Politics

Malcolm Turnbull Just Described Scott Morrison As The Steven Bradbury Of Aussie Politics

That's... not a good thing.

Well, we were all waiting to see how Malcolm Turnbull sledged Scott Morrison on Q&A tonight, and the reality ended up being better than we could have hoped for. In short, Turnbull basically described Scott Morrison as the Steven Bradbury of Australian politics.

Steven Bradbury, in case you’ve forgotten, is this guy: the speed skater who won a gold medal after all of his much speedier opponents crashed and burned.

The burn was not actually Malcolm’s idea, of course — as much as he’d like to think he is, he’s not that good. Instead, the line was handed to him by a questioner, who got in a sick burn of his own when he addressed Turnbull as “Prime Minister — former prime minister, I do apologise”.

“I want to know,” the audience member asked, “what role did the Prime Minister play in your ousting? Is ScoMo a Steven Bradbury, or Niccolò Machiavelli?”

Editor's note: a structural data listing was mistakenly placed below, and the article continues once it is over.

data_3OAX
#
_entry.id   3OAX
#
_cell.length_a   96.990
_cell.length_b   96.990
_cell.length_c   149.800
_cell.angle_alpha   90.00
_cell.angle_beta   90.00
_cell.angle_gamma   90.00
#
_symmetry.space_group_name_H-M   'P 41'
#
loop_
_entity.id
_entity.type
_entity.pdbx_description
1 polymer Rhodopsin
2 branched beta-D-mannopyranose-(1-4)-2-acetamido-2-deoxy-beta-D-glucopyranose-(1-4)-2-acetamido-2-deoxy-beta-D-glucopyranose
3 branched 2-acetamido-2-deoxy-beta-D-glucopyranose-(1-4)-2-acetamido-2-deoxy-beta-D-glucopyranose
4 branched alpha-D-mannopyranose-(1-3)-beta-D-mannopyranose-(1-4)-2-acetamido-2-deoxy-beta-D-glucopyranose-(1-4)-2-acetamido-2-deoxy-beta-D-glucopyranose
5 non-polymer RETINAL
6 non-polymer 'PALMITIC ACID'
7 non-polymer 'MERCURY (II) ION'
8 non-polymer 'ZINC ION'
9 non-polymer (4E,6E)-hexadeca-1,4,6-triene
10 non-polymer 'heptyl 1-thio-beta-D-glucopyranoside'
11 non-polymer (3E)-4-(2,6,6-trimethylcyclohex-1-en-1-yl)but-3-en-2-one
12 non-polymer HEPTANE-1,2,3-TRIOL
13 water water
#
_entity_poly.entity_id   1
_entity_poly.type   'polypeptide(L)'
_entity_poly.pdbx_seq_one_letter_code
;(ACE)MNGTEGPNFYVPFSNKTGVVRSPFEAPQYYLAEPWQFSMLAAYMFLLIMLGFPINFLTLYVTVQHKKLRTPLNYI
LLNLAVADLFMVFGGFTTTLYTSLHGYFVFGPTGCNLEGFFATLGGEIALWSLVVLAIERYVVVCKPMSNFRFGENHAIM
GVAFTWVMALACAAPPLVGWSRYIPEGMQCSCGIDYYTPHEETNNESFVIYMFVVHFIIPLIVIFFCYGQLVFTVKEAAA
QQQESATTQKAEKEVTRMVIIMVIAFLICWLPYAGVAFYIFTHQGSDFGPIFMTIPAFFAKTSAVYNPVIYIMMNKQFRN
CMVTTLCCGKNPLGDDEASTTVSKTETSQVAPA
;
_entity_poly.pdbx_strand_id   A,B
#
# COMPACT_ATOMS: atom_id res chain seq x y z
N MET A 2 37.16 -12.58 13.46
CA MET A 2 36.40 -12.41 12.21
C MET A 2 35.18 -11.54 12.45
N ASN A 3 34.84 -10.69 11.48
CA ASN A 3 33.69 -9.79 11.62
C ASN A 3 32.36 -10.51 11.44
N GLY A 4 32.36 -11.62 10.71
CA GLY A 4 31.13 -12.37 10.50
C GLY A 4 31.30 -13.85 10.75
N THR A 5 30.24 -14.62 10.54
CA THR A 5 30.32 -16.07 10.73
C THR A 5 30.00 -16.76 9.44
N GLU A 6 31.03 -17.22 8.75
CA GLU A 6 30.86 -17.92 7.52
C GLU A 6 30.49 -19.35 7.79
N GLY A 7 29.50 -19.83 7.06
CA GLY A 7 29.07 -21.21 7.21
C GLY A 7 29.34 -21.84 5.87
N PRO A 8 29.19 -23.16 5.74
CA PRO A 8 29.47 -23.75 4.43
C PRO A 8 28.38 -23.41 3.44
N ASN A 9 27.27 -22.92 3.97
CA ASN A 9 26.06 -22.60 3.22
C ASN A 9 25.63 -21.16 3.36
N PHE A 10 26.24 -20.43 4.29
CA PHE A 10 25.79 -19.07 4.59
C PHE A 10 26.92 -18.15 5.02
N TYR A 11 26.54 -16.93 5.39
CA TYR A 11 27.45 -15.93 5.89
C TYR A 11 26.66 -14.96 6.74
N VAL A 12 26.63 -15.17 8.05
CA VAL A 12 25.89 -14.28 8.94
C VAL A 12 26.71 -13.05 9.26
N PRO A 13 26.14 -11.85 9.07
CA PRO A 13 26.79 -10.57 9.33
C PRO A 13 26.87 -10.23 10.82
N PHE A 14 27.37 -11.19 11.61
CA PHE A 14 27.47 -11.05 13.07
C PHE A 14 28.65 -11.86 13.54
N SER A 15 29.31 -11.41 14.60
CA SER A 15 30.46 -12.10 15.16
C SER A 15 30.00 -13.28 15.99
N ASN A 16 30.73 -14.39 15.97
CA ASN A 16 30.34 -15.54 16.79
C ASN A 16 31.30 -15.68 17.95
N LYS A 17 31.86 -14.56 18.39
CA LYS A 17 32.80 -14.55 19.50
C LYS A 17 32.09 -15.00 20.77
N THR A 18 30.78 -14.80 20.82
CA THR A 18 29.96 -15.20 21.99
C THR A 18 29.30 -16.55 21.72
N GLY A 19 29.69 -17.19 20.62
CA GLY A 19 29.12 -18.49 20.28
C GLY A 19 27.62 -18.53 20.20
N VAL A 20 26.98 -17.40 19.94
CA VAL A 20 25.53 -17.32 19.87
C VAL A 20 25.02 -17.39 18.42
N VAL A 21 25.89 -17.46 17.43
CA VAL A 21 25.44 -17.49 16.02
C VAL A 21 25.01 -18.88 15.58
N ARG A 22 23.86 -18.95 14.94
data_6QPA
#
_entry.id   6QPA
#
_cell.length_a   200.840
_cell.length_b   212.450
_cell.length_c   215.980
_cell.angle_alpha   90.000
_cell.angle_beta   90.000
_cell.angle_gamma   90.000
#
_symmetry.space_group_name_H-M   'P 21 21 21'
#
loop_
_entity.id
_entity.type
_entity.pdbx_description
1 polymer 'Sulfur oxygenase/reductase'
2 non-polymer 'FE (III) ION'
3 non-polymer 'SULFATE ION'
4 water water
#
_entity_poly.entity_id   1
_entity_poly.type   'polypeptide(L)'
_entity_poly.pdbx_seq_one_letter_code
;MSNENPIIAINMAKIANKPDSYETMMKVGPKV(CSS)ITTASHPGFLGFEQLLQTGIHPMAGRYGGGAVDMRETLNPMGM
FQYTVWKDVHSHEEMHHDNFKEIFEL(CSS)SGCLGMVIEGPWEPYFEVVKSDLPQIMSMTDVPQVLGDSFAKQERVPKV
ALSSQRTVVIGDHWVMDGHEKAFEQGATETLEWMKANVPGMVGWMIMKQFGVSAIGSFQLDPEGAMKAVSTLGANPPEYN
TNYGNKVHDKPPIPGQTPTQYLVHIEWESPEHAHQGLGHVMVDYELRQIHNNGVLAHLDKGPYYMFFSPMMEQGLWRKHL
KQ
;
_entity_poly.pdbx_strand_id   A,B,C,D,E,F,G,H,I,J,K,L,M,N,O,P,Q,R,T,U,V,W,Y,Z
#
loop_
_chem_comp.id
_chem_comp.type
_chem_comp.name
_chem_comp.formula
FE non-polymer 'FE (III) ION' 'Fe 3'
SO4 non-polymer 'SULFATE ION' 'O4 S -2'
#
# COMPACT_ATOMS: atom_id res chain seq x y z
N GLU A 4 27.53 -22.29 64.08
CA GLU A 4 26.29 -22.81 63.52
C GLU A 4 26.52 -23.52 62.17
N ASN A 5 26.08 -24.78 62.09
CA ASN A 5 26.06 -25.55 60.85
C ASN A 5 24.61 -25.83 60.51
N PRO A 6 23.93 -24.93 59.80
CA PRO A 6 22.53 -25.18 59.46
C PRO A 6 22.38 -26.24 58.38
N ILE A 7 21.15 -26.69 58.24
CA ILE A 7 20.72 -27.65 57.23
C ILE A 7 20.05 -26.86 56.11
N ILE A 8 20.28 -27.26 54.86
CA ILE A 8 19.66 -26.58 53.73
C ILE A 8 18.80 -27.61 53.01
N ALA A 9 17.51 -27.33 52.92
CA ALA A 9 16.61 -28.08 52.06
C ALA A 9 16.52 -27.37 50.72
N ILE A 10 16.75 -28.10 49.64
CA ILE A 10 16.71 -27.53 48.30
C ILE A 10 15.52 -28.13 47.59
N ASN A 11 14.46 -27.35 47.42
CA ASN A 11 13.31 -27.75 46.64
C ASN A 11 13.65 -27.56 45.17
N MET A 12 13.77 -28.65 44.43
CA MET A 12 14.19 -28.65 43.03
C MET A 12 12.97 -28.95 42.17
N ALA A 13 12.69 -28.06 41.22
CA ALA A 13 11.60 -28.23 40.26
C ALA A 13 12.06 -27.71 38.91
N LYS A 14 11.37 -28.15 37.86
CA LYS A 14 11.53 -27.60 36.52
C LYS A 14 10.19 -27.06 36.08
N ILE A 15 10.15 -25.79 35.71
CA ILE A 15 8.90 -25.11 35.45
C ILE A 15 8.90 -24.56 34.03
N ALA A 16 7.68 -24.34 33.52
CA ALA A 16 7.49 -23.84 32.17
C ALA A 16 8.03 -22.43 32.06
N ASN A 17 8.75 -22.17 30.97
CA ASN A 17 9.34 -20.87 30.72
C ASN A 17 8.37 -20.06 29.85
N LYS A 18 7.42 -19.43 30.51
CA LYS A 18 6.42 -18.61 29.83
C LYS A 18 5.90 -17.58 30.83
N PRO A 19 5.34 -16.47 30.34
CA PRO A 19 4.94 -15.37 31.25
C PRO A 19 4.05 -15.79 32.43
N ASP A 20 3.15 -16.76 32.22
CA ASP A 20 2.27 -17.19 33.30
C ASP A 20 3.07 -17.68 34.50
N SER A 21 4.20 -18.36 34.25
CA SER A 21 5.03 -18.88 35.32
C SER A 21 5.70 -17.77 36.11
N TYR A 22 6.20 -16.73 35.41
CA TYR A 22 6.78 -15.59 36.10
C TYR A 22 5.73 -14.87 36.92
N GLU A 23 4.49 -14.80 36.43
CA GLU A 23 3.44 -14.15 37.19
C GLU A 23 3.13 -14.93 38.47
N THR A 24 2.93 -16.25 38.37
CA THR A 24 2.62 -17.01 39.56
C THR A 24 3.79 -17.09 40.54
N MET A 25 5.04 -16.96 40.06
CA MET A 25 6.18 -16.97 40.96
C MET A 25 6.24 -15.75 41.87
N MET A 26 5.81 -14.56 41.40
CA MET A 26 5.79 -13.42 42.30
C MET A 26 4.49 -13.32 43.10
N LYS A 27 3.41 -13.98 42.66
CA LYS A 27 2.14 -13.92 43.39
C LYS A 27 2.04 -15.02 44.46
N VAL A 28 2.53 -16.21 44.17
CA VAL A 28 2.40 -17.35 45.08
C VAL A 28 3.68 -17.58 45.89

“Um… well, look,” Turnbull said. “He… I take Scott at his word. The insurgency was, ah, was led by Peter Dutton, and was obviously strongly supported by Tony Abbott and others. Scott did not support it. And he’s said that publicly.”

“So by Steven Bradbury, I assume you mean he took advantage of a situation that was created by others? Well, I suppose, you know, that is how he’s presented the circumstances himself, and I’m not in a position to contradict that or question that.”

Turnbull was also later asked to tell us which Muppet ScoMo would be, but he declined to answer. But he did say that Morrison probably regrets describing his own MPs as muppets. He also shared that Morrison is “very tactile and friendly” when asked about ScoMo draping his arm around Turnbull just a few days before Turnbull was knifed.

Later, when asked about the Liberal party’s loss in Wentworth, Turnbull basically blamed ScoMo’s poor decisions, especially the suggestion that Australia’s embassy in Israel might be moved to Jerusalem.

“My judgement is that Dave Sharma would have won the election — with a reduced majority, obviously, quite substantially reduced — had it been held on the Saturday before, on the 13th rather than the 20th,” he said. “I believe the by-election was lost in the last week. It was a pretty messy week for the government.”

All in all, Turnbull spent a lot of the night quietly throwing his successor  under the bus.